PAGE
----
With $8 billion in sales predicted in 5 years, technology vendors are shifting their attention to a previously untapped market, an industry report says.
By Pamela Lewis Dolan, amednews staff. Posted Nov. 23, 2011
The U.S. market for electronic medical records is expected to exceed $8 billion by 2016, up from $4.6 billion today, with the fastest-growing segment occurring in the small practice market, according to an industry report by Millennium Research Group.
The Toronto-based medical technology research company’s report, “U.S. Markets for Electronic Medical Records 2012,” found that the ambulatory EMR market still is underrepresented, because small practices have been slow to adopt. But that is changing now that small practices have a greater number of affordable system choices.
Mickel Phung, an analyst for MRG, said small practices initially got less attention from vendors because sales to those practices were considered far less lucrative. Now that the large practice market has, for the most part, become saturated, small practices are considered an untapped market, he said.
Meaningful use incentives from Medicare and Medicaid are playing a role in the growth in that “the incentive payments serve to overcome the greatest barrier to adoption: cost,” Phung said. But while meaningful use might get practices interested in buying, they are making purchases because of the improved quality and efficiency they find in using EMRs, he said.
The introduction of Web-based EMRs also is contributing to the growth in the small practice market, because many of the practices are looking for low-cost solutions, according to the report. Web-based systems generally require far fewer upfront costs to implement than systems that require a hosted server. Web-based systems generally don’t require an information technology staff, either, which also is why they tend to be popular with small practices.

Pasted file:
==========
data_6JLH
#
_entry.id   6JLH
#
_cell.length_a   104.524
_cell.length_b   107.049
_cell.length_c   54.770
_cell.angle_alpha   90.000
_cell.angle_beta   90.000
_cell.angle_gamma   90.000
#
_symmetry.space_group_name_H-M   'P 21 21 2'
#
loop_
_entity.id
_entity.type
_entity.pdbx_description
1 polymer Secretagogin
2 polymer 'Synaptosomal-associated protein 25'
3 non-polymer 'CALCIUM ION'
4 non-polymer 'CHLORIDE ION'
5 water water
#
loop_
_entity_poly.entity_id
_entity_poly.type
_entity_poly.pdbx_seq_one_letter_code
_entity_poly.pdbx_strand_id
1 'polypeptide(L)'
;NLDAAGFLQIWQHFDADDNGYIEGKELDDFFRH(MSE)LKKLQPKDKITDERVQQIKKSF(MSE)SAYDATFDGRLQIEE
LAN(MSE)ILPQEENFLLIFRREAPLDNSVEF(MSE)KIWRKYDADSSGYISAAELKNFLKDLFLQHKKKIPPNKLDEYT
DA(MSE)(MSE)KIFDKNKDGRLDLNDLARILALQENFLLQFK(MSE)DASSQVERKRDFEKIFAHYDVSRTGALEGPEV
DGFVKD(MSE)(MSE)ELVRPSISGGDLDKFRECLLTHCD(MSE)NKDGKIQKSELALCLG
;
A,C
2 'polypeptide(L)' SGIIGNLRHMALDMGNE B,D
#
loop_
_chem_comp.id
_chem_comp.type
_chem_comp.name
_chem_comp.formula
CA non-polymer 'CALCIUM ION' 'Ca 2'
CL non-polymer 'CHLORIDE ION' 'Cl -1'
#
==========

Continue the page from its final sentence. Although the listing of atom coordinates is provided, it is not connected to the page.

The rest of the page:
Overall, there has been a huge increase in the number of EMR vendors in recent years. Phung estimated that more than 300 companies offer some sort of EMR. Many small companies have entered the market with Web-based products, and well-established companies also have introduced new Web-based products to pitch to small practices.
The number of choices may cause a practice to feel overwhelmed. Phung said that when shopping for a system, physicians need to consider whether the system was designed for a practice of their size — or their specialty. If going with a Web-based solution, they should look at their Internet service providers to determine their reliability. Poor Internet service could cause significant disruptions to the practice, since the EMR system would be inaccessible with no Internet connection.
With such a saturated market, physicians should consider the sustainability of their vendor.
“Frankly, a market with 300-plus competing companies is unsustainable in the long run,” Phung said. “With many physicians and hospitals moving towards the larger, well-established vendors, many of these other companies will face either consolidation or simply exit the market.”
Phung said many industry sources believe “there may only be a few dozen companies left in five years.”
“This is already apparent in the market today, with a select group of major EMR vendors holding a large portion of the market share, and many other companies with a small pool of customers,” he said.